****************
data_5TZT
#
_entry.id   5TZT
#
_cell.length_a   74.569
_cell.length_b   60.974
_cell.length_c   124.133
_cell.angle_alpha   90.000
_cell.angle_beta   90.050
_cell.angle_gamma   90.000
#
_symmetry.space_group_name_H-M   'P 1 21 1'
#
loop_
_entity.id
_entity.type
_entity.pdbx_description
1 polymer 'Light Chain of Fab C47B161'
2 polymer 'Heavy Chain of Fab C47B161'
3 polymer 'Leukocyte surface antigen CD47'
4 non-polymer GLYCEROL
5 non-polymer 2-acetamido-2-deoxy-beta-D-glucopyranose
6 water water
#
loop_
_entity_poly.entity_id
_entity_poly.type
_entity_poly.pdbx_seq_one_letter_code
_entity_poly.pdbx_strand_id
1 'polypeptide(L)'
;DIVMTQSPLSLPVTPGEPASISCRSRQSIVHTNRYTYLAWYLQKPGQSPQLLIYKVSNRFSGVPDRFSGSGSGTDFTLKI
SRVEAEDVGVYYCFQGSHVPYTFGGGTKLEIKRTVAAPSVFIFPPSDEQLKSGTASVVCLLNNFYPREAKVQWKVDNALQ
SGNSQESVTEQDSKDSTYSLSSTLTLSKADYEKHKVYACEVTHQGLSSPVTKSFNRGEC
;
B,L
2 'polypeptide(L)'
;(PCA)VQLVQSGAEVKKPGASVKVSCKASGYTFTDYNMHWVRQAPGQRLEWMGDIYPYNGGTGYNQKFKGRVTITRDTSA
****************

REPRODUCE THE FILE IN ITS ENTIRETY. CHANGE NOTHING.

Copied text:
data_5TZT
#
_entry.id   5TZT
#
_cell.length_a   74.569
_cell.length_b   60.974
_cell.length_c   124.133
_cell.angle_alpha   90.000
_cell.angle_beta   90.050
_cell.angle_gamma   90.000
#
_symmetry.space_group_name_H-M   'P 1 21 1'
#
loop_
_entity.id
_entity.type
_entity.pdbx_description
1 polymer 'Light Chain of Fab C47B161'
2 polymer 'Heavy Chain of Fab C47B161'
3 polymer 'Leukocyte surface antigen CD47'
4 non-polymer GLYCEROL
5 non-polymer 2-acetamido-2-deoxy-beta-D-glucopyranose
6 water water
#
loop_
_entity_poly.entity_id
_entity_poly.type
_entity_poly.pdbx_seq_one_letter_code
_entity_poly.pdbx_strand_id
1 'polypeptide(L)'
;DIVMTQSPLSLPVTPGEPASISCRSRQSIVHTNRYTYLAWYLQKPGQSPQLLIYKVSNRFSGVPDRFSGSGSGTDFTLKI
SRVEAEDVGVYYCFQGSHVPYTFGGGTKLEIKRTVAAPSVFIFPPSDEQLKSGTASVVCLLNNFYPREAKVQWKVDNALQ
SGNSQESVTEQDSKDSTYSLSSTLTLSKADYEKHKVYACEVTHQGLSSPVTKSFNRGEC
;
B,L
2 'polypeptide(L)'
;(PCA)VQLVQSGAEVKKPGASVKVSCKASGYTFTDYNMHWVRQAPGQRLEWMGDIYPYNGGTGYNQKFKGRVTITRDTSA